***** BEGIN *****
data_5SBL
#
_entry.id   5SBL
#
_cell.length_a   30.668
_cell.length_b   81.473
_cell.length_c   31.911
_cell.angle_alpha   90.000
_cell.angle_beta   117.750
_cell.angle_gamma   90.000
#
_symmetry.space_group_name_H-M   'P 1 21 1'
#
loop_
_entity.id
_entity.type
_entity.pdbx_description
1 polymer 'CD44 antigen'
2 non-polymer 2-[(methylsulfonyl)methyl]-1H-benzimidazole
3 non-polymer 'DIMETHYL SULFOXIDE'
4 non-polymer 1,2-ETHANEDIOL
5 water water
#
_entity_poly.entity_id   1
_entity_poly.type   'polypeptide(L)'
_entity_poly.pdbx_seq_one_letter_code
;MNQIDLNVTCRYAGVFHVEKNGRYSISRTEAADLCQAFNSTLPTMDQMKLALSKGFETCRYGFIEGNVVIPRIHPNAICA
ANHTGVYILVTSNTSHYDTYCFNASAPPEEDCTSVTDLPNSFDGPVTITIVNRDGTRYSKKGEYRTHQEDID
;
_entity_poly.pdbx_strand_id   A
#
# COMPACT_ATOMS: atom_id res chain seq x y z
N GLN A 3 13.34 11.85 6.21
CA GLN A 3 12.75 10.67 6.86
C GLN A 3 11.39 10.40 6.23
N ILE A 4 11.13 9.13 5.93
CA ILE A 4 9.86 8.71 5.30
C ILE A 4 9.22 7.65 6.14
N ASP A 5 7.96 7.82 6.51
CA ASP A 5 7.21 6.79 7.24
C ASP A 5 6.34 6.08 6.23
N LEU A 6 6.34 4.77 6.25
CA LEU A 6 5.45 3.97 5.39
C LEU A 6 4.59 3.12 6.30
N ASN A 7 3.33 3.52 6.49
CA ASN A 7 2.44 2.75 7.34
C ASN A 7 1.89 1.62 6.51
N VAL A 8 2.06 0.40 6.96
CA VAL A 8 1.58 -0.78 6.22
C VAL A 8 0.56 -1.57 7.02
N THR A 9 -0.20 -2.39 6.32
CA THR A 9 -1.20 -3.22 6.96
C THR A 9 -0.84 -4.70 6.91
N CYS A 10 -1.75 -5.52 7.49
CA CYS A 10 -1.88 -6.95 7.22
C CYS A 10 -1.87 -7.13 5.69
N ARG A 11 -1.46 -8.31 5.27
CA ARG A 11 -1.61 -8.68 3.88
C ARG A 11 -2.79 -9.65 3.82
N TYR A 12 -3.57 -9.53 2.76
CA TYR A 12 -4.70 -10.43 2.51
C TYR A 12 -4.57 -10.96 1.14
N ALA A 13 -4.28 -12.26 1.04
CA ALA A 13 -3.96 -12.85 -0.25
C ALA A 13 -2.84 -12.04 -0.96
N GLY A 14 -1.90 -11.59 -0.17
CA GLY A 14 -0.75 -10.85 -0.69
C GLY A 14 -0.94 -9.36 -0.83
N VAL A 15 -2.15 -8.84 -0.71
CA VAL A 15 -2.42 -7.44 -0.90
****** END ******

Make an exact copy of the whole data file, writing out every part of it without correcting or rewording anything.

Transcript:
data_5SBL
#
_entry.id   5SBL
#
_cell.length_a   30.668
_cell.length_b   81.473
_cell.length_c   31.911
_cell.angle_alpha   90.000
_cell.angle_beta   117.750
_cell.angle_gamma   90.000
#
_symmetry.space_group_name_H-M   'P 1 21 1'
#
loop_
_entity.id
_entity.type
_entity.pdbx_description
1 polymer 'CD44 antigen'
2 non-polymer 2-[(methylsulfonyl)methyl]-1H-benzimidazole
3 non-polymer 'DIMETHYL SULFOXIDE'
4 non-polymer 1,2-ETHANEDIOL
5 water water
#
_entity_poly.entity_id   1
_entity_poly.type   'polypeptide(L)'
_entity_poly.pdbx_seq_one_letter_code
;MNQIDLNVTCRYAGVFHVEKNGRYSISRTEAADLCQAFNSTLPTMDQMKLALSKGFETCRYGFIEGNVVIPRIHPNAICA
ANHTGVYILVTSNTSHYDTYCFNASAPPEEDCTSVTDLPNSFDGPVTITIVNRDGTRYSKKGEYRTHQEDID
;
_entity_poly.pdbx_strand_id   A
#
# COMPACT_ATOMS: atom_id res chain seq x y z
N GLN A 3 13.34 11.85 6.21
CA GLN A 3 12.75 10.67 6.86
C GLN A 3 11.39 10.40 6.23
N ILE A 4 11.13 9.13 5.93
CA ILE A 4 9.86 8.71 5.30
C ILE A 4 9.22 7.65 6.14
N ASP A 5 7.96 7.82 6.51
CA ASP A 5 7.21 6.79 7.24
C ASP A 5 6.34 6.08 6.23
N LEU A 6 6.34 4.77 6.25
CA LEU A 6 5.45 3.97 5.39
C LEU A 6 4.59 3.12 6.30
N ASN A 7 3.33 3.52 6.49
CA ASN A 7 2.44 2.75 7.34
C ASN A 7 1.89 1.62 6.51
N VAL A 8 2.06 0.40 6.96
CA VAL A 8 1.58 -0.78 6.22
C VAL A 8 0.56 -1.57 7.02
N THR A 9 -0.20 -2.39 6.32
CA THR A 9 -1.20 -3.22 6.96
C THR A 9 -0.84 -4.70 6.91
N CYS A 10 -1.75 -5.52 7.49
CA CYS A 10 -1.88 -6.95 7.22
C CYS A 10 -1.87 -7.13 5.69
N ARG A 11 -1.46 -8.31 5.27
CA ARG A 11 -1.61 -8.68 3.88
C ARG A 11 -2.79 -9.65 3.82
N TYR A 12 -3.57 -9.53 2.76
CA TYR A 12 -4.70 -10.43 2.51
C TYR A 12 -4.57 -10.96 1.14
N ALA A 13 -4.28 -12.26 1.04
CA ALA A 13 -3.96 -12.85 -0.25
C ALA A 13 -2.84 -12.04 -0.96
N GLY A 14 -1.90 -11.59 -0.17
CA GLY A 14 -0.75 -10.85 -0.69
C GLY A 14 -0.94 -9.36 -0.83
N VAL A 15 -2.15 -8.84 -0.71
CA VAL A 15 -2.42 -7.44 -0.90